Mitchell N. Berman

Mitchell N. Berman
  • Leon Meltzer Professor of Law

Contact Information


Past Courses



  • LAW 999 - ISP


    Formal organized sports - from the NFL to NASCAR to the LPGA - are either genuine legal systems of a specialized kind or close analogues to legal systems. Like ordinary legal systems, they use general rules, promulgated by rule-making bodies and enforced by impartial adjudicators, to facilitate or incentivize desired behaviors and to prevent or deter undesired behaviors. As such, sports are proper subjects of study by legal scholars and philosophers. A standard course on "sports law" examines the regulation of sports by law. This course, in contrast, examines sports as legal systems in their own right. A small sample of the topics to be addressed includes: (1) What are sports, and what is their relationship to games? (The IOC has determined that bridge and chess are sports. Is this correct? Does it matter?) (2) What form should the rules take? (For example, should sports rules contain "mens rea" terms? Should they be more "rule-like" or more "standard-like"?) (3) How much discretion do and should officials have? (Chief Justice Roberts said that "judges are like umpires." Is this true? In what ways?) (4) Should on-field decisions be appealable and, if so, what should the procedures and standards of appellate review be? (For example, is the "indisputable visual evidence standard" of review in the NFL and NCAA football justified?) (5) What is cheating? (Did the badminton players at the London Olympics who tried to lose "cheat"? Do baseball players cheat when they falsely claim to be hit by a pitch?) (6) What should the rules of eligibility be? (Should women be allowed to compete against men? Should MTF transgender athletes be allowed to compete against cisgender women? Should double amputees like the South African Oscar Pistorius be allowed to compete against non-disabled runners?) In exploring questions like these, the course will, where appropriate, draw upon, and examine possible lessons for, ordinary law. The course is therefore both an in-depth and rigorous investigation into sports and a vehicle for deepening one's understanding of law. It is appropriate for law students and for non-law students seeking an engaging and accessible introduction to legal systems and legal analysis.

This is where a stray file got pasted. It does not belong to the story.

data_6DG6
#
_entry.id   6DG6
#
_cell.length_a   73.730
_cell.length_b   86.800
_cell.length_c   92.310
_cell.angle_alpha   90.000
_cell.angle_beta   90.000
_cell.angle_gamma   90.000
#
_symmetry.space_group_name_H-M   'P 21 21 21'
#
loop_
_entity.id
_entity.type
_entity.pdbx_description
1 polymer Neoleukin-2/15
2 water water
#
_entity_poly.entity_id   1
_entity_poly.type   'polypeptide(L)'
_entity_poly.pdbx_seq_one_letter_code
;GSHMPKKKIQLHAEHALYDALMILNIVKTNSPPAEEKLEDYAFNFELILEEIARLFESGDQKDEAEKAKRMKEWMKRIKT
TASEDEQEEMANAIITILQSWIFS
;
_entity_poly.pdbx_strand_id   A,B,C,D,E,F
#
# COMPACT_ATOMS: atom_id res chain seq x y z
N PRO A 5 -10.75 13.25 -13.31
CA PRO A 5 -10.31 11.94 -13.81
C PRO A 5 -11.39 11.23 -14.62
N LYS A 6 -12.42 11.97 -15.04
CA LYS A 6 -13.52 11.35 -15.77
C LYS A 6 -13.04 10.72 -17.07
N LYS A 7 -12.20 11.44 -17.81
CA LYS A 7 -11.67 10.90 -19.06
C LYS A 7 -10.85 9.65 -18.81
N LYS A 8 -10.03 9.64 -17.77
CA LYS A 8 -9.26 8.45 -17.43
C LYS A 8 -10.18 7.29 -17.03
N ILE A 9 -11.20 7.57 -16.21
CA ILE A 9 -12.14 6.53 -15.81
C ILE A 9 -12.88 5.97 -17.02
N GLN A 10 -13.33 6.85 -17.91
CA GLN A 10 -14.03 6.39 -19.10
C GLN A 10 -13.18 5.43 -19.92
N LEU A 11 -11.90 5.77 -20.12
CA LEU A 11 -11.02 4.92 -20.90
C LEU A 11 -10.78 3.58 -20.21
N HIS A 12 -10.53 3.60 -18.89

This seminar will examine leading academic theories of constitutional interpretation, starting with classic texts by (for illustration) Thayer, Wechsler, Ely, Bobbitt, Dworkin, and Scalia, and emphasizing current debates within originalism and between originalists and their critics. While the focus will be on American constitutional interpretation, we will also see how that literature is currently running up against, and possibly contributing to, more "philosophical" or "jurisprudential" accounts of the contents of law. Consistent with the nature of the material, the reading load is likely to be somewhat heavier and more demanding than in the average seminar. Students will be expected to read the assigned material carefully and to participate actively in class discussions; they will have the option of submitting either a single research paper or several shorter papers.


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Familiar hedging options like commodities are no longer safe havens against core inflation, according to new research co-authored by Wharton's Nikolai Roussanov.

Knowledge @ Wharton - 7/20/2021
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Contractors are outsiders who don’t have the social capital needed to be effective managers, but new research from Wharton’s Peter Cappelli shows how they are leveraging their outsider status for the win.

Knowledge @ Wharton - 7/20/2021
Learning to Be a Better Leader

In his latest book, 'The Edge,' Wharton management professor Michael Useem profiles 10 chief executives and shares their strategies for sustained success.

Knowledge @ Wharton - 7/20/2021